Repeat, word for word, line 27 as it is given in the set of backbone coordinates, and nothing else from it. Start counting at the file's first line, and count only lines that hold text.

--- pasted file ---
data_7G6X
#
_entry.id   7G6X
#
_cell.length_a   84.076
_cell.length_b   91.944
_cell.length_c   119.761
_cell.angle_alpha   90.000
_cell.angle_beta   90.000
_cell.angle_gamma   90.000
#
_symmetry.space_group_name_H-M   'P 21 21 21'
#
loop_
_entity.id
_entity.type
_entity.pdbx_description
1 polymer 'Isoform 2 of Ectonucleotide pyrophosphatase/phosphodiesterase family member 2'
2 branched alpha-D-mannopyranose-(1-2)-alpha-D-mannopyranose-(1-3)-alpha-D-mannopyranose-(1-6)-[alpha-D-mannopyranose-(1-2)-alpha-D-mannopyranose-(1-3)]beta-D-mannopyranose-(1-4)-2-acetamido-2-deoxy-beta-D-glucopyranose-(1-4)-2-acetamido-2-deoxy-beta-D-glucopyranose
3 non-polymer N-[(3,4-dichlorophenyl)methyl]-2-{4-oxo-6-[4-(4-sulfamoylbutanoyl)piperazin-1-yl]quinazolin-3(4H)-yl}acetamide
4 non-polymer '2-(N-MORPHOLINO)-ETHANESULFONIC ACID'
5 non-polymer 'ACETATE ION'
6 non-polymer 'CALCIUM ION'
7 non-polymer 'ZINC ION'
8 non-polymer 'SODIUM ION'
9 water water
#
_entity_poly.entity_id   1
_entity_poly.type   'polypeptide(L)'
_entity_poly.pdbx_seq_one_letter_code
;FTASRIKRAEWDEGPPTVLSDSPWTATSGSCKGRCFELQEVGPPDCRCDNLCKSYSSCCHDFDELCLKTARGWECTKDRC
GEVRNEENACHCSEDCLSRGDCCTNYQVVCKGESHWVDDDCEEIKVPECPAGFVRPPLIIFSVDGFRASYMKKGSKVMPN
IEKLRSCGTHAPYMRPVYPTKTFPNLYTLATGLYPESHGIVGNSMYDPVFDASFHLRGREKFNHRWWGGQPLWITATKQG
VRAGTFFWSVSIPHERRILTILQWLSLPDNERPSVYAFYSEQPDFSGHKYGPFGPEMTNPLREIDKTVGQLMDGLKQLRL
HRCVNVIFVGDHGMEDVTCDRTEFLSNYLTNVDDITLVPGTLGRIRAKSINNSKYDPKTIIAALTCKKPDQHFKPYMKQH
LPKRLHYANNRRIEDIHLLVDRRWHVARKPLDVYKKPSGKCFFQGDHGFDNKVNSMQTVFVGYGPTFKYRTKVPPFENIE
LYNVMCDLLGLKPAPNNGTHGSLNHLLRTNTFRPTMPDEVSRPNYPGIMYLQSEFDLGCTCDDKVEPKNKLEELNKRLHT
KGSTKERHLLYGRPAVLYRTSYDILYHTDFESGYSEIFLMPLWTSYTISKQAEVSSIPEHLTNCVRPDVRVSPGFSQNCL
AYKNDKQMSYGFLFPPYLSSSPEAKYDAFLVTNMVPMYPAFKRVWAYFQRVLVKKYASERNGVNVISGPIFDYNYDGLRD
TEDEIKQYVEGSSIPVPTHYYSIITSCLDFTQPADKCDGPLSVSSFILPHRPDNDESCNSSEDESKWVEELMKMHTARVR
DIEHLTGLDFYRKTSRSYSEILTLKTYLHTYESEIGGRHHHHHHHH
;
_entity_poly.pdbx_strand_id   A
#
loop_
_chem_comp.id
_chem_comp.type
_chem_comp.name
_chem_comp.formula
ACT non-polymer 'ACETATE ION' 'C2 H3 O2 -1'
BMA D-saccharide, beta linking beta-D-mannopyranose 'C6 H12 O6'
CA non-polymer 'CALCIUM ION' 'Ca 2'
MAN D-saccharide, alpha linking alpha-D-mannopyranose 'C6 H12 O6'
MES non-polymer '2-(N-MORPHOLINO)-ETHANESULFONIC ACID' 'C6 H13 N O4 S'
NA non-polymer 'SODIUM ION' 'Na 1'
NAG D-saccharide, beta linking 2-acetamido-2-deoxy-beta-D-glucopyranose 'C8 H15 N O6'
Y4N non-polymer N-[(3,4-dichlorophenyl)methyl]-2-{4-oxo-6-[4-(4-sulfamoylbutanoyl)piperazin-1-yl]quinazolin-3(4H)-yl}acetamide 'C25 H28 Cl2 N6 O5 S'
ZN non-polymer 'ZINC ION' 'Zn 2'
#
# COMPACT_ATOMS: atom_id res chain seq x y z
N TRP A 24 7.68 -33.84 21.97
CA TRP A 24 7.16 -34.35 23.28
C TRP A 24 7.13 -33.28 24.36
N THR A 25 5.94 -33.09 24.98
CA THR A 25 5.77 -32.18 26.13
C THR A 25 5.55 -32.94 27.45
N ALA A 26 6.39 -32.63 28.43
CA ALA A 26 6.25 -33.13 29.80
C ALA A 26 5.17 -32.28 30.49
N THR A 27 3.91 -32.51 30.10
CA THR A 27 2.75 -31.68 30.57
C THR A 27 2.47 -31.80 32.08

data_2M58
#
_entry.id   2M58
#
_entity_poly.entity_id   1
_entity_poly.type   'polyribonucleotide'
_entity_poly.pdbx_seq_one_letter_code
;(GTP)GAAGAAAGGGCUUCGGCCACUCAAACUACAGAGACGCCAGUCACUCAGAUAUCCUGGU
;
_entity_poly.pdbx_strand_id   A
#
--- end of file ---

#